Over at Google Blogoscoped they’ve been talking about Google results for the query “how to get a …” Seems the things people appear to want are a passport, a six pack, a girl (or guy), and a book published.
Well, I can’t help much with the six pack, the girl, or the passport. But “how to get a book published” yields 54,100,000 results. And guess who’s number 1?
Since getting back from the Yucatan I’ve been trying to catch up on my feeds. While I was gone a lot of SEO types were posting about nofollow again. The new twist is they’re trying all sorts of plugins and gadgets to selectively pass or bar following links from their blogs for PR.
People, this is getting really old. And really stupid. Just turn the damn thing off already.
Yahoo recently purchased MyBlogLog for $10 million. Some blogs I read have been touting the service. The idea, I guess, is to put a face to the sometimes invisible communities of blog readers. You could say it’s a kind of Facebook or MySpace service for blogs. For example, a MyBlogLog widget puts the images of subscribers on their blog posts, or enables the blog site to show visuals of the most recent visitors.
I have kind of mixed feelings about this. I can see its value if you’re really trying to develop a network. (And why spend time on a blog otherwise?) At the same time, I like to retain some degree of privacy. Well, I signed up, but that’s about it so far.
I know some of my readers use MyBlogLog. Are you happy with it? Should I be spending time on this? (I sure don’t want to work as hard at this as this guy does.) So, should I build a community? Install the widgets? What do you think?
The basics: The Complete Guide to MyBlogLog(ing)
UPDATE: I’m not a big user of such sites, and I should probably work harder at network building. But I dabble a bit in Technorati, MyBlogLog, and BUMPzee, and I’ve come to like MyBlogLog the best; recently I put a “recent readers” badge on this blog. The statistics MBL offers are a nice feature, and I prefer the interface.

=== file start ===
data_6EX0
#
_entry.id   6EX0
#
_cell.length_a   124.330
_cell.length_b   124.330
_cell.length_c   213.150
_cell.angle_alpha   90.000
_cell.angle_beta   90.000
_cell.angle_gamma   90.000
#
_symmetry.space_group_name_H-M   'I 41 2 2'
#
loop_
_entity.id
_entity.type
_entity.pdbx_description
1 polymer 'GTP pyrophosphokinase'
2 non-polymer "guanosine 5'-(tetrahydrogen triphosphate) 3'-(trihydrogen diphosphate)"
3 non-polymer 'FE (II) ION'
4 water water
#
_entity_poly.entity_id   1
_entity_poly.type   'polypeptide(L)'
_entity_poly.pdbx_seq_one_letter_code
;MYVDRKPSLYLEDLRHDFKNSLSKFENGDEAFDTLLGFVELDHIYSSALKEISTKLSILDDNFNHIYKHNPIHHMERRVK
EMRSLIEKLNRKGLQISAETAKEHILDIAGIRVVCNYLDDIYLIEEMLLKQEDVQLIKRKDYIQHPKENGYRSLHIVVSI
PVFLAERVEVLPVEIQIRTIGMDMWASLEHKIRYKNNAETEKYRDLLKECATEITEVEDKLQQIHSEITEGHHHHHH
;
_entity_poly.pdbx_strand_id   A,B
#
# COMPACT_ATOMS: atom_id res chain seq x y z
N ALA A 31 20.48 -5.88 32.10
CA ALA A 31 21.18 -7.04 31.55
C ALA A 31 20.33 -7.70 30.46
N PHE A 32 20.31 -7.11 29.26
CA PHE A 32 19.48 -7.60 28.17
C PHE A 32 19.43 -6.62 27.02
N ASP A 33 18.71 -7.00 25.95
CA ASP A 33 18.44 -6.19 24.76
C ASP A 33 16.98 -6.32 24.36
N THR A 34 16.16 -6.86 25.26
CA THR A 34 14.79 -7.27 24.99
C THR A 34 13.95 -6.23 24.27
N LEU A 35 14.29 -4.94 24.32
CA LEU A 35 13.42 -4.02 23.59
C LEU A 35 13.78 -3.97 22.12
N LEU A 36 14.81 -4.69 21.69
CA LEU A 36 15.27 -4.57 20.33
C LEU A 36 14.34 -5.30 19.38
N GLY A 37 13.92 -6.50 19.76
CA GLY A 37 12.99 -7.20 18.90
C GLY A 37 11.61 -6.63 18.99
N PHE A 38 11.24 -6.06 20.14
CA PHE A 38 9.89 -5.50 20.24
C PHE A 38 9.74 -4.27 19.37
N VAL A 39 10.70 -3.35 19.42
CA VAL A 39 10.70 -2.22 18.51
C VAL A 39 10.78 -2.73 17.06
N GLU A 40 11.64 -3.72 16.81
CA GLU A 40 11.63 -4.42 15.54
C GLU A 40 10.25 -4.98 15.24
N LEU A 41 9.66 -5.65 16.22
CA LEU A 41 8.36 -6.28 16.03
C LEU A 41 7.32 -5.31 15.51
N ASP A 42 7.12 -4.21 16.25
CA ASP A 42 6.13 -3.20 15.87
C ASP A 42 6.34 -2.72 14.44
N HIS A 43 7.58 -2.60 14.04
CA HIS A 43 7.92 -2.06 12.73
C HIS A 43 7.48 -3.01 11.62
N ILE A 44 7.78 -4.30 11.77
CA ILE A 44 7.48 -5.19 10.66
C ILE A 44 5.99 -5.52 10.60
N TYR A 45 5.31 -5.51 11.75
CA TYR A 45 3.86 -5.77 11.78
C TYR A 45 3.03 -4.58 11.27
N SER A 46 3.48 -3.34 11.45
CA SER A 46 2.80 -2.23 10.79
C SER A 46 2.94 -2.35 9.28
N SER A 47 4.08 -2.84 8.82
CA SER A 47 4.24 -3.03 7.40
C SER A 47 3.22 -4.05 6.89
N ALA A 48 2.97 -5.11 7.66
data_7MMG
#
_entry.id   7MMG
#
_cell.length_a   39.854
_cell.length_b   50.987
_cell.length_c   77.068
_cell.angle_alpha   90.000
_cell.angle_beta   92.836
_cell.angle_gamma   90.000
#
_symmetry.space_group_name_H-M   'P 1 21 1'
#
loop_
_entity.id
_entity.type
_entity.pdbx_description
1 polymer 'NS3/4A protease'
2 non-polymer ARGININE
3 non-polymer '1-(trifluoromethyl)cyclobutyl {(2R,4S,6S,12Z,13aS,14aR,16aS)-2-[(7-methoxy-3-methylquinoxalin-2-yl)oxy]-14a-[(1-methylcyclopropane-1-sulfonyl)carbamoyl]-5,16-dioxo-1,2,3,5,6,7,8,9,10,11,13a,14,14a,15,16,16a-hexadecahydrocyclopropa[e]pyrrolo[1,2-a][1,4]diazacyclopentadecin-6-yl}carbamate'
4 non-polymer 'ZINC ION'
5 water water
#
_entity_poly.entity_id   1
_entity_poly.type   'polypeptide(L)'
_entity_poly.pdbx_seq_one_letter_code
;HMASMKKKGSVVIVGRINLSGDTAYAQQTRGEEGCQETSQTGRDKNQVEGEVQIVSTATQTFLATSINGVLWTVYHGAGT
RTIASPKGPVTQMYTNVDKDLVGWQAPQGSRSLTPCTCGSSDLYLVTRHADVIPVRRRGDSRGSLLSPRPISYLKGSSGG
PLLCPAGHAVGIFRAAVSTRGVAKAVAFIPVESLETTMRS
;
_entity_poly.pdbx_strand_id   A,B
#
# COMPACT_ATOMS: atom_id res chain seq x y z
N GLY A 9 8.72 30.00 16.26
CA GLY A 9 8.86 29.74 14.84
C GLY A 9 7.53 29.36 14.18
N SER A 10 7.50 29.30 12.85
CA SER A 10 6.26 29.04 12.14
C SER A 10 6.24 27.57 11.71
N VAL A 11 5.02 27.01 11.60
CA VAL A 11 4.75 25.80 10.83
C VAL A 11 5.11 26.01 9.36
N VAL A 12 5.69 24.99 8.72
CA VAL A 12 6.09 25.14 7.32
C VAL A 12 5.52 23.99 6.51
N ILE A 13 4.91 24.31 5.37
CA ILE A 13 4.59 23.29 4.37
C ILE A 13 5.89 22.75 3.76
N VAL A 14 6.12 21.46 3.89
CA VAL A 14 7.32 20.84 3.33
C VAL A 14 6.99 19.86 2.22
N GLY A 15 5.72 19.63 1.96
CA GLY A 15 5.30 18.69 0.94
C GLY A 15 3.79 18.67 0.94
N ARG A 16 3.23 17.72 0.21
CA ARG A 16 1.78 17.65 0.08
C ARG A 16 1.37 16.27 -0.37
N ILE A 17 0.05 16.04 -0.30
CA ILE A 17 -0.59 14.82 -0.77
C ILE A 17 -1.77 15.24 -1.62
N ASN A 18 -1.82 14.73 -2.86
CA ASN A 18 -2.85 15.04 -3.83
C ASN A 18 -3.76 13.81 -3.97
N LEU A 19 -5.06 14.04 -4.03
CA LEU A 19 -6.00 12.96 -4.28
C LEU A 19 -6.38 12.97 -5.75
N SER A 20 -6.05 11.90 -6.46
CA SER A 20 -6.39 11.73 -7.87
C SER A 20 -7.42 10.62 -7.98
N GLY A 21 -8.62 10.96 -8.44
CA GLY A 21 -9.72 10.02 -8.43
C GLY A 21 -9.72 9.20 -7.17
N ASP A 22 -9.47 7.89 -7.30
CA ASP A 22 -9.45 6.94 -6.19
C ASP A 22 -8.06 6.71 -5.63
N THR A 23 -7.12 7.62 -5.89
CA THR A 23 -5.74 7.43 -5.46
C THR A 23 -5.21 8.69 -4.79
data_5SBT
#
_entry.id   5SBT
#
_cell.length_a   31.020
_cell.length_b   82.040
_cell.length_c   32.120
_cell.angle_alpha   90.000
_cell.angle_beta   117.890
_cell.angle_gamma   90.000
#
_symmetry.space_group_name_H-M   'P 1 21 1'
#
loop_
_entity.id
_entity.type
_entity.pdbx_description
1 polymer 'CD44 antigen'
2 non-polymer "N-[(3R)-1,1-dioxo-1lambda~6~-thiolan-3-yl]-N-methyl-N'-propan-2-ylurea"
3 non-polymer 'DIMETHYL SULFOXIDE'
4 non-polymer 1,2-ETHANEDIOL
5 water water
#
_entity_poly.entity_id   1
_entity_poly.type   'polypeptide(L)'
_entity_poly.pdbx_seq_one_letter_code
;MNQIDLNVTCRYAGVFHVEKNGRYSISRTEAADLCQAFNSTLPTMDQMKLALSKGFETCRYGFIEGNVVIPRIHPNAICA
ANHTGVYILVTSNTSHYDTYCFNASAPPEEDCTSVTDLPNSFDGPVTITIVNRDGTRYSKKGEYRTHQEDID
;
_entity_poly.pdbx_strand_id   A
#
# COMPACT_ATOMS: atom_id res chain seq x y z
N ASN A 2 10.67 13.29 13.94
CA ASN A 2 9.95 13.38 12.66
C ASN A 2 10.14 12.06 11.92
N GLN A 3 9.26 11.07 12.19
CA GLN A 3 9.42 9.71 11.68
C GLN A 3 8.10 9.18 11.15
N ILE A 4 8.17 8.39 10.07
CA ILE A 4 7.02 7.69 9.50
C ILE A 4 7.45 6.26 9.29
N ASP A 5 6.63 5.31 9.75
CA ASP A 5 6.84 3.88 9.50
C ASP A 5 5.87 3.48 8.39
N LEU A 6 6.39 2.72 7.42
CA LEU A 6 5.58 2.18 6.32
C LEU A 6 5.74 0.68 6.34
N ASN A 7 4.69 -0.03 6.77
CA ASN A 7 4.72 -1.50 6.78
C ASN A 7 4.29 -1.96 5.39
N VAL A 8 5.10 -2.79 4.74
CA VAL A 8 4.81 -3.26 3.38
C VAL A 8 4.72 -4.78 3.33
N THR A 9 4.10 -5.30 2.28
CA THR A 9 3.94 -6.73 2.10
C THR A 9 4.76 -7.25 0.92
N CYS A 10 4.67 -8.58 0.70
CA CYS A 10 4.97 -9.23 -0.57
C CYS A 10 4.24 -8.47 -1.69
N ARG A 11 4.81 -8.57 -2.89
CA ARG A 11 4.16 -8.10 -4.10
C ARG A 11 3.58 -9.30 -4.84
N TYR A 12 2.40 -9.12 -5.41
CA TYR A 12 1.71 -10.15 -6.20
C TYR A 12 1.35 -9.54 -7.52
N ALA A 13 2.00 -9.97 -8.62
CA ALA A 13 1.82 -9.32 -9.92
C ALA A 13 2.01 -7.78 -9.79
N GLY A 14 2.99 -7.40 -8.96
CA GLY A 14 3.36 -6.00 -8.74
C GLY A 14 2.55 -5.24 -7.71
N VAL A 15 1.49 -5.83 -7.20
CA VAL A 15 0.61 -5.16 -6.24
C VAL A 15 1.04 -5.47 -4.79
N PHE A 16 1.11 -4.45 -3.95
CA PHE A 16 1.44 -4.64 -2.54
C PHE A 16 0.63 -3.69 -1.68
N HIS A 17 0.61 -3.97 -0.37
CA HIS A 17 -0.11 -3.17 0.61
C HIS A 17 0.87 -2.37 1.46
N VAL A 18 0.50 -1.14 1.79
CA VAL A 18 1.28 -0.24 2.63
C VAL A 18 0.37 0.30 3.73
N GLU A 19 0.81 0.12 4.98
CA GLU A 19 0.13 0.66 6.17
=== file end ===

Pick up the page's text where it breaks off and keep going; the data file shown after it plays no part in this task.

Speaking of SEO, here is a list of the SEO-related sites that have feeds I subscribe to. (I’m just an amateur who got into this when my website got penalized.) Maybe I’ll actually use this someday. Am I missing any important ones?
- Andy Beal’s Marketing Pilgrim
- Cartoon Barry Blog
- Daggle: Danny sullivan’s Blog
- Dan Zarrella
- David Naylor
- Gray Hat Search Engine News
- Graywolf’s SEO Blog
- Jim Boykin’s Internet Marketing Blog
- Matt Cutts: Gadgets, Google, and SEO
- Micro Persuasion
- Search Engine Roundtable
- Search Engine Watch
- SEO Book.com
- SEO Buzz Box
- SEO by the SEA
- SEO Egghead by Jamie Sirovich
- SEOmoz Daily SEO Blog
- Shoemoney – Skills to Pay the Bills
- Small Business SEM
- Stuntdubl Business Search Marketing Consulting
- Sugarrae AKA Rae Hoffman
- Threadwatch.org – Marketing and Technology Discussed
It’s beginning to seem that way. As soon as anyone says anyone negative about search engine optimizing, the SEO community (or, to be fair, one faction of it) jumps all over that person and tries to inflict punishment by driving down the offender’s pages in the SERPs.
First there was the unfortunate Kimberly Williams — a case more of scraping than SEO per se, but the response came from the SEOs when she tried to prevent her content from being scraped. Next came Ted Leonsis, whose mild comments about being his own SEO made him the object of an SEO contest with a $500 cash prize. Now Jason Calacanis is the latest to have offended the SEOs.
I find search engine optimization interesting. I subscribe to a number of SEO feeds, and several of the people in the industry are clever and creative. But some are starting to seem like bullies.
I think I might be rooting for Ted Leonsis to win the Ted Leonsis SEO contest.